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2014-07-22

Recognize it. Accept it. Find it.

How’ve you been doing in recognizing and accepting the support you already have in your life?

Not so great? Not to worry. This week I will pick up where we left off and go into a bit more detail on each of the main types of support available.

1087378_14693479This is a big deal because recognizing and identifying existing support is crucial to an effective recovery from burnout.

But first, a refresher!

When most people think of ‘support’ we think of social support, or the perception (and reality) that one is cared for, part of a supportive social network and has assistance available from other people.

But there are many different types of support out there, each with its unique barriers for those of us who are Type A, Highly Sensitive People (HSP.) And folks like us are prone to Identity Gap and Burnout.

So let’s talk support. As we went over last time, there are four main types of support.

  • Emotional
  • Tangible
  • Informational
  • Companionship

The first type (on the list, not in any order of importance) is emotional support. Included in this area:

  • Empathy
  • Concern
  • Love
  • Trust
  • Affection
  • Acceptance
  • Encouragement
  • Caring

This is the one that is hardest to receive. I know, I know. You’ve got this. You can handle it, take care of it, get the job done. By yourself.

I know because I’ve been there.

And I’m here to tell you that there is no weakness in accepting support.  In fact, it is a powerful show of strength.  The big takeaway: realize that you are receiving this type of support. It’s easy to notice (and accept) when a loved one reaches out with an encouraging word, but how about when it’s someone not close to you offering this type of support? Say, a sales clerk taking an extra moment to empathize with you when your bill was higher than expected.

Recognize it, receive it. And if you did the support inventory I included in my last newsletter, go back and see if there’s a few types of support you can add to the list.

Speaking of that bill that was higher than expected, let’s go on to the second support type: tangible support. This includes:

  • Financial assistance
  • Material goods
  • Services

The roadblock with this one is a bit different than with emotional support. This one is fairly easy to recognize – we know when we get it. But with burnout, perceptions change and it can be hard to appreciate what we have. With this support we notice most what we don’t have. But take the time to recognize (and focus) on what’s there rather than what isn’t.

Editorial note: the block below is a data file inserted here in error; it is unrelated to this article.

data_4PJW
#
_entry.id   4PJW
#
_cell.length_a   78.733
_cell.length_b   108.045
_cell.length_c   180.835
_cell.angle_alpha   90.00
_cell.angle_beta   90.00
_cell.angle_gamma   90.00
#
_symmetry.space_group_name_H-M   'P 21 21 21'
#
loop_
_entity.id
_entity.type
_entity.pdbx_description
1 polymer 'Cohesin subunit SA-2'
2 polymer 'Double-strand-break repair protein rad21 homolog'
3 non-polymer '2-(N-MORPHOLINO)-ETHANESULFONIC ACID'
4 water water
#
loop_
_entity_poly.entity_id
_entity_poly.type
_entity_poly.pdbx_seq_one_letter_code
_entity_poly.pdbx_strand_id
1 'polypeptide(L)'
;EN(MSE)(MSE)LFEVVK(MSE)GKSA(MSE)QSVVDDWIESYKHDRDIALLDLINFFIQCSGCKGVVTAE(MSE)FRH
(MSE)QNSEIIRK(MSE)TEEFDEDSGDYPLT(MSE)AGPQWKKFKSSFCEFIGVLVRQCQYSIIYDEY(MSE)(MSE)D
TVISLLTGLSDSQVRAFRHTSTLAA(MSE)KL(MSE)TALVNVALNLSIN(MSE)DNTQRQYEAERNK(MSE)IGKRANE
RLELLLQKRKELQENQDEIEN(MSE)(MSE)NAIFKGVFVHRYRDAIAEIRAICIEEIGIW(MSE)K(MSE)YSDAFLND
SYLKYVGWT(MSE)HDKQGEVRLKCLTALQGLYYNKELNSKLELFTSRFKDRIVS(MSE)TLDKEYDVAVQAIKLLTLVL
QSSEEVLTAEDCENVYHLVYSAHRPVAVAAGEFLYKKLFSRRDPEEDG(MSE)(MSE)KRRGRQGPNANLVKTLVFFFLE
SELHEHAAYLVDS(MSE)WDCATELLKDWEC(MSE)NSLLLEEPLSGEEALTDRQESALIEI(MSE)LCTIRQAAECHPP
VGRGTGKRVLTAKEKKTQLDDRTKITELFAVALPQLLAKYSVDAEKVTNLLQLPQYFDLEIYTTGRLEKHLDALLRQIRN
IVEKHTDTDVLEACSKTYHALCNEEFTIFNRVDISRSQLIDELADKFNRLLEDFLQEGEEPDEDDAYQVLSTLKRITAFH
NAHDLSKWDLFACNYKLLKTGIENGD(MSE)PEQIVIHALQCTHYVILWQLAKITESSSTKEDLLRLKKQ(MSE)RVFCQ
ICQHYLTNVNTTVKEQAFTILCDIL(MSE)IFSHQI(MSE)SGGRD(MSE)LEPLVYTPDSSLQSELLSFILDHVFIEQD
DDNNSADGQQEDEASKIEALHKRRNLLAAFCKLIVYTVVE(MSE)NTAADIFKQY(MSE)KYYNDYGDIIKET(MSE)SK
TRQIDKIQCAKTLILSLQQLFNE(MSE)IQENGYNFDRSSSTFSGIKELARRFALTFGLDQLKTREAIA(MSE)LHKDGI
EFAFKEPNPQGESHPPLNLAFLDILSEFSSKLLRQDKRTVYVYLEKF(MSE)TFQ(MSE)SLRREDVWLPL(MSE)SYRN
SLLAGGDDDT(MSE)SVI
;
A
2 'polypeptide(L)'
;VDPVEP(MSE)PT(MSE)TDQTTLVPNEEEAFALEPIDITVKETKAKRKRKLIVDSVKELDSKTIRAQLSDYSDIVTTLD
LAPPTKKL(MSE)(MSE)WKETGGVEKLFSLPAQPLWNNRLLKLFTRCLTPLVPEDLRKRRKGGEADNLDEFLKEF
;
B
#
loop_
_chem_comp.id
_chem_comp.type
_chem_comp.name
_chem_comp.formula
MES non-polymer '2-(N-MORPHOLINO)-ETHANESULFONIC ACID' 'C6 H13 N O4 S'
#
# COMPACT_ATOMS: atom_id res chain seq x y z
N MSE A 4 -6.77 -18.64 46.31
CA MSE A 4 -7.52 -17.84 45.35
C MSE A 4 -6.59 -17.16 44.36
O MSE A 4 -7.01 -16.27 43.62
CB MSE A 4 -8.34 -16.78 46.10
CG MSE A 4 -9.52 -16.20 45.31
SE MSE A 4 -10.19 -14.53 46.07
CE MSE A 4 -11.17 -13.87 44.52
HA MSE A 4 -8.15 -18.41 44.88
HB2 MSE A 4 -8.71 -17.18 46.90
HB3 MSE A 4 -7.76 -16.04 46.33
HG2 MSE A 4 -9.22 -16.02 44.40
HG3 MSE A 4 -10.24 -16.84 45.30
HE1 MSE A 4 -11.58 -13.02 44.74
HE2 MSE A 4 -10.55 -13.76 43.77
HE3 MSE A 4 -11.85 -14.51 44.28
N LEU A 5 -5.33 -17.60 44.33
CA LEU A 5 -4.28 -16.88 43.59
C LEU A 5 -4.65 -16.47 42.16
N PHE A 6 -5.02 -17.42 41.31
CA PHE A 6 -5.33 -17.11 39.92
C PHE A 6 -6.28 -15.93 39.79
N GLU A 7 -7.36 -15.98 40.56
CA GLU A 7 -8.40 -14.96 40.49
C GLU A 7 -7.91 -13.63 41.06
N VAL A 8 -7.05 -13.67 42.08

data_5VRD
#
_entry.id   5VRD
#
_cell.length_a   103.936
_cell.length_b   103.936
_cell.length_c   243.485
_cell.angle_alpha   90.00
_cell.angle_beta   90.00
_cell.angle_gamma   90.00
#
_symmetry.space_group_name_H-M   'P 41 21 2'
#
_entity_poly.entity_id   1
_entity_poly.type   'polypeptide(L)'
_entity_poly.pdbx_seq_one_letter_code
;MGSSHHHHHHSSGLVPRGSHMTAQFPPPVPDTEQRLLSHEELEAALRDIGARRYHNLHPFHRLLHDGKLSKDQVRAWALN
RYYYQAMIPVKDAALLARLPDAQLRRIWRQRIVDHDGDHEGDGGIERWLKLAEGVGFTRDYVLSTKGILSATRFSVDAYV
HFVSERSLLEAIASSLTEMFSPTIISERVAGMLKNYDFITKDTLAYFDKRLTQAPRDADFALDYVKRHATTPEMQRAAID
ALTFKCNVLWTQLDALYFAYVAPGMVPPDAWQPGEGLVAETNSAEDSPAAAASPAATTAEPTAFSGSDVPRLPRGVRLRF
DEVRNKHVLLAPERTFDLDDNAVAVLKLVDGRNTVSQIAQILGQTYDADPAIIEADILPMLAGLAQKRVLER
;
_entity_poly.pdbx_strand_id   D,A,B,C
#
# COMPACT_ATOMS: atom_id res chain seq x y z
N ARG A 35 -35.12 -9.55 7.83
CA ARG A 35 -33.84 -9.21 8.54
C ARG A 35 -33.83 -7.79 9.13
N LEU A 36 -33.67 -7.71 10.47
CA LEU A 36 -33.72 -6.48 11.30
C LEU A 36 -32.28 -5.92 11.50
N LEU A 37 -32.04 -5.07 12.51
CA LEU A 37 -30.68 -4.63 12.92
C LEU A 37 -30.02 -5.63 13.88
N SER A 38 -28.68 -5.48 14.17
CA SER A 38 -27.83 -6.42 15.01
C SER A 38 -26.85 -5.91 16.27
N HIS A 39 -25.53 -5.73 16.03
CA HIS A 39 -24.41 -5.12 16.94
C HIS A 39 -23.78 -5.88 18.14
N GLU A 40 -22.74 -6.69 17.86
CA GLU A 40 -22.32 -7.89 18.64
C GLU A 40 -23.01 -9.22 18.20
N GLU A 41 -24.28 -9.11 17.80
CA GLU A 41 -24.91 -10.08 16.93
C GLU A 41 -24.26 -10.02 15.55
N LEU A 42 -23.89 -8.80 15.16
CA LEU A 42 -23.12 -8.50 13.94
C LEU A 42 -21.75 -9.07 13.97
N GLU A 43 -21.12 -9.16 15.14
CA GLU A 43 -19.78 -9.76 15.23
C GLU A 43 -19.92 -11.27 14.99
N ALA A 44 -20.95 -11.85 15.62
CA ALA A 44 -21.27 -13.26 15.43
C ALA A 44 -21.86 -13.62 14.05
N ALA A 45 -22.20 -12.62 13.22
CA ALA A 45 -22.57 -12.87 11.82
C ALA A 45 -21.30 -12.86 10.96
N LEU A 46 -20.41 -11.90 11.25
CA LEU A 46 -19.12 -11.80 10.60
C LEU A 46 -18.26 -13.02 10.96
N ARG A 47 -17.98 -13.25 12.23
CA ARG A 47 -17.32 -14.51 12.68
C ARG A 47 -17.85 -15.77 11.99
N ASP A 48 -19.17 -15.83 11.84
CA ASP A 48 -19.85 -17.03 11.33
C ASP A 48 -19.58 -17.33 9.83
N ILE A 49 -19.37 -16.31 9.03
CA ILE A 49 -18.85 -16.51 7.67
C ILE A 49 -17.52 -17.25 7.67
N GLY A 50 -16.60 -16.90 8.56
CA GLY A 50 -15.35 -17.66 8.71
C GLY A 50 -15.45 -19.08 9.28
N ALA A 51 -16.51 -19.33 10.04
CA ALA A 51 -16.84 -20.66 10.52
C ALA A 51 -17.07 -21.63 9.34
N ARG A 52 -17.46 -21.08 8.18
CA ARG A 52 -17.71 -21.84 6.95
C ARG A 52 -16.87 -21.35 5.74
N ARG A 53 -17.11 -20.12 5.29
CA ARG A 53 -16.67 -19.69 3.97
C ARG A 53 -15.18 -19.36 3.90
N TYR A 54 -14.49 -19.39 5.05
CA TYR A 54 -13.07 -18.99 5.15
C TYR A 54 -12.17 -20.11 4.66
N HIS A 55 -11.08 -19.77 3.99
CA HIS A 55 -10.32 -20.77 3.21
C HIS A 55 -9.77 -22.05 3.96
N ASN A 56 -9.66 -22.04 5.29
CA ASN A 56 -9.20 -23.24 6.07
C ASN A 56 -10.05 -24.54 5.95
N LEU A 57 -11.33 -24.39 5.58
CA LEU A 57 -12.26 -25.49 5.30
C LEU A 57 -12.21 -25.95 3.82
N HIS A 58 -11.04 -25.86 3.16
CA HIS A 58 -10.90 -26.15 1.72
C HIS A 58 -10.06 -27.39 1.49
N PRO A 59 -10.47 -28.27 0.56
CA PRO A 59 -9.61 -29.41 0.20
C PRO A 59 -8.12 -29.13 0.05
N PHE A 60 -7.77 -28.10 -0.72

When we’re lacking in support, many of us head for the third support type: informational. This includes:

  • Advice
  • Guidance
  • Suggestions or useful information

This is what we’re looking for when we “Google It” and as you know, the quality of the information can vary wildly depending on the source. The old ‘YMMV’ (your mileage may vary.)

Informational support can be really hard for someone in burnout to sift through. Between advice from well-meaning people to internet searches… well, there’s a lot to process. It’s hard because of starting out tired with brain fog and the tendency to grasp at straws when stressed. This is an area where it’s very helpful for an individual in burnout to reach out and get help.

Of course, if you’re lucky, you already have some help from the fourth support type: companionship. This includes anything that gives one a sense of social belonging, including:

  • Friends
  • Family
  • Organizations
  • Pets

Some of these areas are often overlooked and underutilized. How many friends have asked if they could do anything to help? Take them up on it, even if the help is “just” having lunch with you. While friends and family may not have the specific tools to help you in your recovery, they will support you as a person, which is foundational to your recovery.

So head back to your support inventory and take a look again to identify where you have support and where you have gaps. Be willing to identify and utilize what you have. When working through this process, it’s helpful to physically list out the support you have. Not only will this make it more ‘real’ and ‘concrete’ for you, but putting together the list will help you think of ways to ask for more support from those around you to fill in those gaps.

 

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